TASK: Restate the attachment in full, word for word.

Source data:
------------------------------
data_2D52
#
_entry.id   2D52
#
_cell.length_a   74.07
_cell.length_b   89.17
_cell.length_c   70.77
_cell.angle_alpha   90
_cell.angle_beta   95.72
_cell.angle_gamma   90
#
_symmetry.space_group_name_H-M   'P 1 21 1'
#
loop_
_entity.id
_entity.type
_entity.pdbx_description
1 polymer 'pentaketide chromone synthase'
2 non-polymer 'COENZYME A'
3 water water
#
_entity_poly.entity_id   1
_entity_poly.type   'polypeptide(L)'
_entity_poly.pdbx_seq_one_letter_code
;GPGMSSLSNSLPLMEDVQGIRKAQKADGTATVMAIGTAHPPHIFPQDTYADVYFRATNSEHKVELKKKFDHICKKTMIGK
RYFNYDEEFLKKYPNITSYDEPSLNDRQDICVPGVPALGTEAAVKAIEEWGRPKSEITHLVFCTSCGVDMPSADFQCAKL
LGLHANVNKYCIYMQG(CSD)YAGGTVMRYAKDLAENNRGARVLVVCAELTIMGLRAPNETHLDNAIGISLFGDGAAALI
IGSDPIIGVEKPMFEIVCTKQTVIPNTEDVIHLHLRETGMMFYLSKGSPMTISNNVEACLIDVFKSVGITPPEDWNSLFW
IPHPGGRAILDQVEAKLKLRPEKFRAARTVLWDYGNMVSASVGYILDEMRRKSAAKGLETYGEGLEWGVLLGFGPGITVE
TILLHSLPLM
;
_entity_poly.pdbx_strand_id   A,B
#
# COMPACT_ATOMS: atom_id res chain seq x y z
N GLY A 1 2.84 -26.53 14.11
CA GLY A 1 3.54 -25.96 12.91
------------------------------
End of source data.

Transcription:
data_2D52
#
_entry.id   2D52
#
_cell.length_a   74.07
_cell.length_b   89.17
_cell.length_c   70.77
_cell.angle_alpha   90
_cell.angle_beta   95.72
_cell.angle_gamma   90
#
_symmetry.space_group_name_H-M   'P 1 21 1'
#
loop_
_entity.id
_entity.type
_entity.pdbx_description
1 polymer 'pentaketide chromone synthase'
2 non-polymer 'COENZYME A'
3 water water
#
_entity_poly.entity_id   1
_entity_poly.type   'polypeptide(L)'
_entity_poly.pdbx_seq_one_letter_code
;GPGMSSLSNSLPLMEDVQGIRKAQKADGTATVMAIGTAHPPHIFPQDTYADVYFRATNSEHKVELKKKFDHICKKTMIGK
RYFNYDEEFLKKYPNITSYDEPSLNDRQDICVPGVPALGTEAAVKAIEEWGRPKSEITHLVFCTSCGVDMPSADFQCAKL
LGLHANVNKYCIYMQG(CSD)YAGGTVMRYAKDLAENNRGARVLVVCAELTIMGLRAPNETHLDNAIGISLFGDGAAALI
IGSDPIIGVEKPMFEIVCTKQTVIPNTEDVIHLHLRETGMMFYLSKGSPMTISNNVEACLIDVFKSVGITPPEDWNSLFW
IPHPGGRAILDQVEAKLKLRPEKFRAARTVLWDYGNMVSASVGYILDEMRRKSAAKGLETYGEGLEWGVLLGFGPGITVE
TILLHSLPLM
;
_entity_poly.pdbx_strand_id   A,B
#
# COMPACT_ATOMS: atom_id res chain seq x y z
N GLY A 1 2.84 -26.53 14.11
CA GLY A 1 3.54 -25.96 12.91